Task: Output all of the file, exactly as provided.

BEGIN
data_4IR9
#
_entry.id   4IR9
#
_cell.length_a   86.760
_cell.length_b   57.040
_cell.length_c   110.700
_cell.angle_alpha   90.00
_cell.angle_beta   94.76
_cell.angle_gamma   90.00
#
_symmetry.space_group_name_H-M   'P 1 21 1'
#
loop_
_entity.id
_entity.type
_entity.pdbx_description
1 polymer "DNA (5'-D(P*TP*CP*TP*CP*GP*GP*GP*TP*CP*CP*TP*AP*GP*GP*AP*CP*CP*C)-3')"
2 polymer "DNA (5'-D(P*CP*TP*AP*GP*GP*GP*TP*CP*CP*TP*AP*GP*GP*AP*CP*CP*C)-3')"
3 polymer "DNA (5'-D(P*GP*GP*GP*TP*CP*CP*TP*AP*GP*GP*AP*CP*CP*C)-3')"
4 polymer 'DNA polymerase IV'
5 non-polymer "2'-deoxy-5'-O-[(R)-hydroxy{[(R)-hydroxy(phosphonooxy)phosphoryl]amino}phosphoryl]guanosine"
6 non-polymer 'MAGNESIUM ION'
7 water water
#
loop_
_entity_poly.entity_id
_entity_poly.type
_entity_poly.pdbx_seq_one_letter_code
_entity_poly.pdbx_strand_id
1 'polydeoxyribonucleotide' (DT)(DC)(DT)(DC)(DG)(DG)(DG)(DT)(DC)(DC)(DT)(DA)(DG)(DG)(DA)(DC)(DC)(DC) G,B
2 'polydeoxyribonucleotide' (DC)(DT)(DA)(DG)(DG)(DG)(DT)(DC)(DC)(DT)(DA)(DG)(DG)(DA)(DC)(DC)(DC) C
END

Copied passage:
data_4IR9
#
_entry.id   4IR9
#
_cell.length_a   86.760
_cell.length_b   57.040
_cell.length_c   110.700
_cell.angle_alpha   90.00
_cell.angle_beta   94.76
_cell.angle_gamma   90.00
#
_symmetry.space_group_name_H-M   'P 1 21 1'
#
loop_
_entity.id
_entity.type
_entity.pdbx_description
1 polymer "DNA (5'-D(P*TP*CP*TP*CP*GP*GP*GP*TP*CP*CP*TP*AP*GP*GP*AP*CP*CP*C)-3')"
2 polymer "DNA (5'-D(P*CP*TP*AP*GP*GP*GP*TP*CP*CP*TP*AP*GP*GP*AP*CP*CP*C)-3')"
3 polymer "DNA (5'-D(P*GP*GP*GP*TP*CP*CP*TP*AP*GP*GP*AP*CP*CP*C)-3')"
4 polymer 'DNA polymerase IV'
5 non-polymer "2'-deoxy-5'-O-[(R)-hydroxy{[(R)-hydroxy(phosphonooxy)phosphoryl]amino}phosphoryl]guanosine"
6 non-polymer 'MAGNESIUM ION'
7 water water
#
loop_
_entity_poly.entity_id
_entity_poly.type
_entity_poly.pdbx_seq_one_letter_code
_entity_poly.pdbx_strand_id
1 'polydeoxyribonucleotide' (DT)(DC)(DT)(DC)(DG)(DG)(DG)(DT)(DC)(DC)(DT)(DA)(DG)(DG)(DA)(DC)(DC)(DC) G,B
2 'polydeoxyribonucleotide' (DC)(DT)(DA)(DG)(DG)(DG)(DT)(DC)(DC)(DT)(DA)(DG)(DG)(DA)(DC)(DC)(DC) C